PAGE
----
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Reprod Biomed Online. 2003 Jun;6(4):464-9.

Single embryo transfer and multiple pregnancy rate reduction in IVF/ICSI: a 5-year appraisal.

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Infertility Centre, Ghent University Hospital, De Pintelaan 185, B-9000 Ghent, Belgium.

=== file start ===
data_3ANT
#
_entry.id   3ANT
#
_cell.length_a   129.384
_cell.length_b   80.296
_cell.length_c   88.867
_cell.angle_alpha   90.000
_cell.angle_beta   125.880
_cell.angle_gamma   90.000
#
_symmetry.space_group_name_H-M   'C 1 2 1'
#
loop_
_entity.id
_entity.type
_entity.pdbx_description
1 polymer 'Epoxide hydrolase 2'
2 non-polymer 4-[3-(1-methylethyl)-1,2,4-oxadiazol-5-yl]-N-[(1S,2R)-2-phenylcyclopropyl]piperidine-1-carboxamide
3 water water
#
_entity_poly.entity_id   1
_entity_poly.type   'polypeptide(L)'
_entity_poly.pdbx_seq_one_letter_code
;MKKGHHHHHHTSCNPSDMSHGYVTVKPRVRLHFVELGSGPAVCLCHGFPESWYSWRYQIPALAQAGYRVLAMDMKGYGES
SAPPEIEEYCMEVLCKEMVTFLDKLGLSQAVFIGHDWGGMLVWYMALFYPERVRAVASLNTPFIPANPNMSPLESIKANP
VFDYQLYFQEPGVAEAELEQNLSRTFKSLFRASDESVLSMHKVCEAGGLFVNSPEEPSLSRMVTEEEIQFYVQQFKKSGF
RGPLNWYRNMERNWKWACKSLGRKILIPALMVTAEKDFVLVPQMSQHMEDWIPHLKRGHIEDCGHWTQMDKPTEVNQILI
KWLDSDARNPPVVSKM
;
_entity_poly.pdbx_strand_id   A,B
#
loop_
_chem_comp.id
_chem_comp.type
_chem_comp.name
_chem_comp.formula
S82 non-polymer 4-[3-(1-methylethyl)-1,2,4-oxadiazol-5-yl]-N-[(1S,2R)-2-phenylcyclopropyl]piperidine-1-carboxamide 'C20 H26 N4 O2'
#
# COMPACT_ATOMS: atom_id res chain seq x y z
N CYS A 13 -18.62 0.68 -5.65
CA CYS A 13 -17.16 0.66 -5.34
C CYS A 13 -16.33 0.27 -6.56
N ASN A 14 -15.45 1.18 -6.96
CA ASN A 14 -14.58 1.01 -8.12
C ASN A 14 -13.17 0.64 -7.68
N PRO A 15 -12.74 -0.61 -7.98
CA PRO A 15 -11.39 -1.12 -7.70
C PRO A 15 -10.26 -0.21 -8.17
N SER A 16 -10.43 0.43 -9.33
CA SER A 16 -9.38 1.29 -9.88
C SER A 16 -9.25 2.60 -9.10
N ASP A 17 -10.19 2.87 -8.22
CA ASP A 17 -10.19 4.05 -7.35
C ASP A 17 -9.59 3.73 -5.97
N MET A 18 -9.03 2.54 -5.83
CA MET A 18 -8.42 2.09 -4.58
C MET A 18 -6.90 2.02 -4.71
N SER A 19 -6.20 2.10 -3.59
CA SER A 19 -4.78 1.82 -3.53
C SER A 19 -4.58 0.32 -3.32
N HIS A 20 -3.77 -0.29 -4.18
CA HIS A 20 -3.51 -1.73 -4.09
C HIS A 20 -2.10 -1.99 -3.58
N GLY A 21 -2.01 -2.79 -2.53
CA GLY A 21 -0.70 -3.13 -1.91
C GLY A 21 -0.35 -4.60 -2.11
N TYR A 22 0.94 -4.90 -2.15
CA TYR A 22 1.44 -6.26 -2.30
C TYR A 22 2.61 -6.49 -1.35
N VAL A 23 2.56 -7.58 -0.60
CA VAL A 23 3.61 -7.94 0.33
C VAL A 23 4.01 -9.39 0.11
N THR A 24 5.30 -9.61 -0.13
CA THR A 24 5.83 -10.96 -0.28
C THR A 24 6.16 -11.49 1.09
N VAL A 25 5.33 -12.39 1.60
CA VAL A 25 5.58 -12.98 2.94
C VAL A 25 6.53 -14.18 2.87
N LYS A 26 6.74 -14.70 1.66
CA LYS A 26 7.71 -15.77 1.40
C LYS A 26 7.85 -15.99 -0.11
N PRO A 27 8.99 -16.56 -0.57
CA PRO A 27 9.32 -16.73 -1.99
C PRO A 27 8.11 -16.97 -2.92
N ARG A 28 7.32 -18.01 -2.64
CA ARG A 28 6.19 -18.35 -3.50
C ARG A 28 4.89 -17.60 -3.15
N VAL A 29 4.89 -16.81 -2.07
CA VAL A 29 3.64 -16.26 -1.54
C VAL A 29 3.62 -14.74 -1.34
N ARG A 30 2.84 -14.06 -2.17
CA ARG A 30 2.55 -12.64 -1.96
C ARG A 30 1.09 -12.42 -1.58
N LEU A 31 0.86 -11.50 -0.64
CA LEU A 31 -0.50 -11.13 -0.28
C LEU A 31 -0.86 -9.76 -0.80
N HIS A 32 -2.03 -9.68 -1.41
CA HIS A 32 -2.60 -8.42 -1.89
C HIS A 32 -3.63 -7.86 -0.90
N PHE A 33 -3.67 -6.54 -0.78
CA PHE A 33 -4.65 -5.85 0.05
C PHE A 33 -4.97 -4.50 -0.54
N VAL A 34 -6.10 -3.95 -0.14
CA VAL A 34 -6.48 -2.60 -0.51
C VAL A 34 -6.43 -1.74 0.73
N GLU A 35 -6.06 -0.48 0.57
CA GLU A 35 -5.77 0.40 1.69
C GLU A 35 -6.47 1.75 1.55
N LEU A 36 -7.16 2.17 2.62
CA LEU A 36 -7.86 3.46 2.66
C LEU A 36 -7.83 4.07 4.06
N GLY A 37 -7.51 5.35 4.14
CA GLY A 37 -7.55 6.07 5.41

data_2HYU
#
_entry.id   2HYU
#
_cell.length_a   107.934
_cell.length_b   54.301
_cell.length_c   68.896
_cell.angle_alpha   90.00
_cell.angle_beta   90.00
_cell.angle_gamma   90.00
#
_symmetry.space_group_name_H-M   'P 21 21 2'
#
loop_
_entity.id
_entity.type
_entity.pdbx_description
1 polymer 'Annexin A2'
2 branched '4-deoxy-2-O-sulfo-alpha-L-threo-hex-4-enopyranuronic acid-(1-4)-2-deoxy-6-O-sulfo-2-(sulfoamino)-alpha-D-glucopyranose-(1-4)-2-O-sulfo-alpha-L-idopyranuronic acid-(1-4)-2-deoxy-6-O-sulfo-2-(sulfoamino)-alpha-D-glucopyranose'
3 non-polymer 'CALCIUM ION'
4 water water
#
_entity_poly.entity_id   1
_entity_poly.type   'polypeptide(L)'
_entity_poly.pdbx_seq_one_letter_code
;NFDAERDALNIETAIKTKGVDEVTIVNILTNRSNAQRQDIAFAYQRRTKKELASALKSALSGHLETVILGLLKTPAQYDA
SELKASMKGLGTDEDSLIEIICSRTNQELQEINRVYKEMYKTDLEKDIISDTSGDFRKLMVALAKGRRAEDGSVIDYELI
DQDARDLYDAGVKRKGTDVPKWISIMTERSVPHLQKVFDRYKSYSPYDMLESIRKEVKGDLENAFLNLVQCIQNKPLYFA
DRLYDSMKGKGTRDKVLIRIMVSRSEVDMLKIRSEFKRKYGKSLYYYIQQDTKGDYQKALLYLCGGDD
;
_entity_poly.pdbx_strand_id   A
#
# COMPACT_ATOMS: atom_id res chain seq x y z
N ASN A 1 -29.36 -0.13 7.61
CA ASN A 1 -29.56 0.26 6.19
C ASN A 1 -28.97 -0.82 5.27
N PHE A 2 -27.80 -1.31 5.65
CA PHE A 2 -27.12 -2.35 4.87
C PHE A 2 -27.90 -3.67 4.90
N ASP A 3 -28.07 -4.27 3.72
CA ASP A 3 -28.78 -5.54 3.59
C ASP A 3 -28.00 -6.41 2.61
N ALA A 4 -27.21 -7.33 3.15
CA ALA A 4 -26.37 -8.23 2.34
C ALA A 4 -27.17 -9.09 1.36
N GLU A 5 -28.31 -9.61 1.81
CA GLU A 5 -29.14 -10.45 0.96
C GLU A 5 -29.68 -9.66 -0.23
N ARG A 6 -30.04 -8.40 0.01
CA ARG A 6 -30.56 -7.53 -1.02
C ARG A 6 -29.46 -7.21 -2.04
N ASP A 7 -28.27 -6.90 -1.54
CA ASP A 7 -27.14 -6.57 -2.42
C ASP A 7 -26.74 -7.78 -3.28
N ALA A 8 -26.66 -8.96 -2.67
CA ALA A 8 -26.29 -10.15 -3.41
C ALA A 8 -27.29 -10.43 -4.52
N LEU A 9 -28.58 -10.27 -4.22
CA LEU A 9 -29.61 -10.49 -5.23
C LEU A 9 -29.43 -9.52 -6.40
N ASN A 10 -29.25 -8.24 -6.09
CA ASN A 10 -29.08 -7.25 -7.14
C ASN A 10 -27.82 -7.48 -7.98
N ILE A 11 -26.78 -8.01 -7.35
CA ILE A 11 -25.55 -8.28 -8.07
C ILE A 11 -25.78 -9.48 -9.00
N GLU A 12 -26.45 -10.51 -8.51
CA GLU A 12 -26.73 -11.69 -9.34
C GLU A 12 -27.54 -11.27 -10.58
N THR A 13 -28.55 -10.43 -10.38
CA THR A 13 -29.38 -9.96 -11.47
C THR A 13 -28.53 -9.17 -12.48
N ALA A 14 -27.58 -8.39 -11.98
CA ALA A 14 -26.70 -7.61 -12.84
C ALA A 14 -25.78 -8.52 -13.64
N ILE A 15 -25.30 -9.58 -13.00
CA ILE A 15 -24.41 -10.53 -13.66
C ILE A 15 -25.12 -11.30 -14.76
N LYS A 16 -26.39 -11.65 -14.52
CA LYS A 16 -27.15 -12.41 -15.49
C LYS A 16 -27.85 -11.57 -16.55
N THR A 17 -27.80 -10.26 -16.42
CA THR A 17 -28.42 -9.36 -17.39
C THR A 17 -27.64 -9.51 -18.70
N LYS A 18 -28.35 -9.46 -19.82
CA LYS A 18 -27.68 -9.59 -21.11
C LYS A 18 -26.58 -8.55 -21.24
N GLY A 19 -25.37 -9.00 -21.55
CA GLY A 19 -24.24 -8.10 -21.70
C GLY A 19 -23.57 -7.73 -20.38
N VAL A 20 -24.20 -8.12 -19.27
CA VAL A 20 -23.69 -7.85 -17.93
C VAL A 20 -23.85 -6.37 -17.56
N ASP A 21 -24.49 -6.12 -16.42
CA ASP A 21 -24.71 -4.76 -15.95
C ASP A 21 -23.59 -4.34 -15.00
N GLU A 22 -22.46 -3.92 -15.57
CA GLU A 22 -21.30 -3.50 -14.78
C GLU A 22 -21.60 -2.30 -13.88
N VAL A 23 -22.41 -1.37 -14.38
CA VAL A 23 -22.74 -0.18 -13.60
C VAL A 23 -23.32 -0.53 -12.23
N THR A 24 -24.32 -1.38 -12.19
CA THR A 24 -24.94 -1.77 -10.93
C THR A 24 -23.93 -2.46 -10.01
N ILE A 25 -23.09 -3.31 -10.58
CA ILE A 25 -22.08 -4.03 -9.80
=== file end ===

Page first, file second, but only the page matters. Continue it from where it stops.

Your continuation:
One of the most problematic issues of assisted reproduction is the high incidence of multiple pregnancies, resulting from the transfer of more than one embryo. Particularly at risk are young women who have good quality embryos. The only strategy to reduce the incidence of multiple pregnancies, including twin pregnancies, after assisted reproduction is single embryo transfer (SET). In 1997, the present authors therefore introduced elective SET (eSET) in this particular target group. The proportion of eSET increased from 1.5 (1997-1998) to 17.5% (1999-2002) of all transfers. In 2002, 20% of all transfers were SET. Comparing these two periods, an overall pregnancy rate of 35 and 34% per transfer, respectively, was obtained, while the overall twinning rate dropped from 30 to 21%. The twinning rate dropped to 14% in 2002, and in the eSET group there was only one monozygotic twin. These results demonstrate that a decline in the twinning rate is feasible without a drop in overall pregnancy rates. Comparing eSET with elective double embryo transfer (eDET), it was found that ongoing pregnancy and implantation rates were the same in both groups, but the proportion of twins was clearly different. It was further observed that the mean birthweight of singleton children born after eSET was significantly higher than that after DET. This could reflect a better developmental or implantation potential of these embryos, but this finding remains to be confirmed.

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